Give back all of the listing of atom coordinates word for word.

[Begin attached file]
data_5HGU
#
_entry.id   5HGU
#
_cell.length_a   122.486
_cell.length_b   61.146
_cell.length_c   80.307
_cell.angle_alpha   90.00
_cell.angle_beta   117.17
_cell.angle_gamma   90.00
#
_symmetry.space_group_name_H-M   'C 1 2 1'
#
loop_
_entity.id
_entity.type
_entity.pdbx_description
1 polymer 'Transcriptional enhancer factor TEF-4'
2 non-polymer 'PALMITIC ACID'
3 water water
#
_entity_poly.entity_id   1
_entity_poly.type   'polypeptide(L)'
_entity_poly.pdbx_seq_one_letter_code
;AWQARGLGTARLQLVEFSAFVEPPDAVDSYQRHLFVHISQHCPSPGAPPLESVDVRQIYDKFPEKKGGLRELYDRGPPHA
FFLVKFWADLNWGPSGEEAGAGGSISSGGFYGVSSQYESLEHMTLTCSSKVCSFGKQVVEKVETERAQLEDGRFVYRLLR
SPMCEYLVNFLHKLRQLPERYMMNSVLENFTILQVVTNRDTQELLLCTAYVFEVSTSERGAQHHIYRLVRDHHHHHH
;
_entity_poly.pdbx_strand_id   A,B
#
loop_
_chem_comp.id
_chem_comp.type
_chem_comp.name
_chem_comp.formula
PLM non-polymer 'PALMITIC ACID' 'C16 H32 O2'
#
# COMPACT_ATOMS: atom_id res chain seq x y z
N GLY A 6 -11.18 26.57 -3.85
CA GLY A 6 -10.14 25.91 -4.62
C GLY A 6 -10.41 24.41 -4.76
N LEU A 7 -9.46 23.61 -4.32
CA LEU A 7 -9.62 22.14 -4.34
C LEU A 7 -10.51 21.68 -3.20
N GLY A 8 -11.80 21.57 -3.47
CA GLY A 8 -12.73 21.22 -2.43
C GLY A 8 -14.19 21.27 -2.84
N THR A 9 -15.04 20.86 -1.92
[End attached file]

data_5HGU
#
_entry.id   5HGU
#
_cell.length_a   122.486
_cell.length_b   61.146
_cell.length_c   80.307
_cell.angle_alpha   90.00
_cell.angle_beta   117.17
_cell.angle_gamma   90.00
#
_symmetry.space_group_name_H-M   'C 1 2 1'
#
loop_
_entity.id
_entity.type
_entity.pdbx_description
1 polymer 'Transcriptional enhancer factor TEF-4'
2 non-polymer 'PALMITIC ACID'
3 water water
#
_entity_poly.entity_id   1
_entity_poly.type   'polypeptide(L)'
_entity_poly.pdbx_seq_one_letter_code
;AWQARGLGTARLQLVEFSAFVEPPDAVDSYQRHLFVHISQHCPSPGAPPLESVDVRQIYDKFPEKKGGLRELYDRGPPHA
FFLVKFWADLNWGPSGEEAGAGGSISSGGFYGVSSQYESLEHMTLTCSSKVCSFGKQVVEKVETERAQLEDGRFVYRLLR
SPMCEYLVNFLHKLRQLPERYMMNSVLENFTILQVVTNRDTQELLLCTAYVFEVSTSERGAQHHIYRLVRDHHHHHH
;
_entity_poly.pdbx_strand_id   A,B
#
loop_
_chem_comp.id
_chem_comp.type
_chem_comp.name
_chem_comp.formula
PLM non-polymer 'PALMITIC ACID' 'C16 H32 O2'
#
# COMPACT_ATOMS: atom_id res chain seq x y z
N GLY A 6 -11.18 26.57 -3.85
CA GLY A 6 -10.14 25.91 -4.62
C GLY A 6 -10.41 24.41 -4.76
N LEU A 7 -9.46 23.61 -4.32
CA LEU A 7 -9.62 22.14 -4.34
C LEU A 7 -10.51 21.68 -3.20
N GLY A 8 -11.80 21.57 -3.47
CA GLY A 8 -12.73 21.22 -2.43
C GLY A 8 -14.19 21.27 -2.84
N THR A 9 -15.04 20.86 -1.92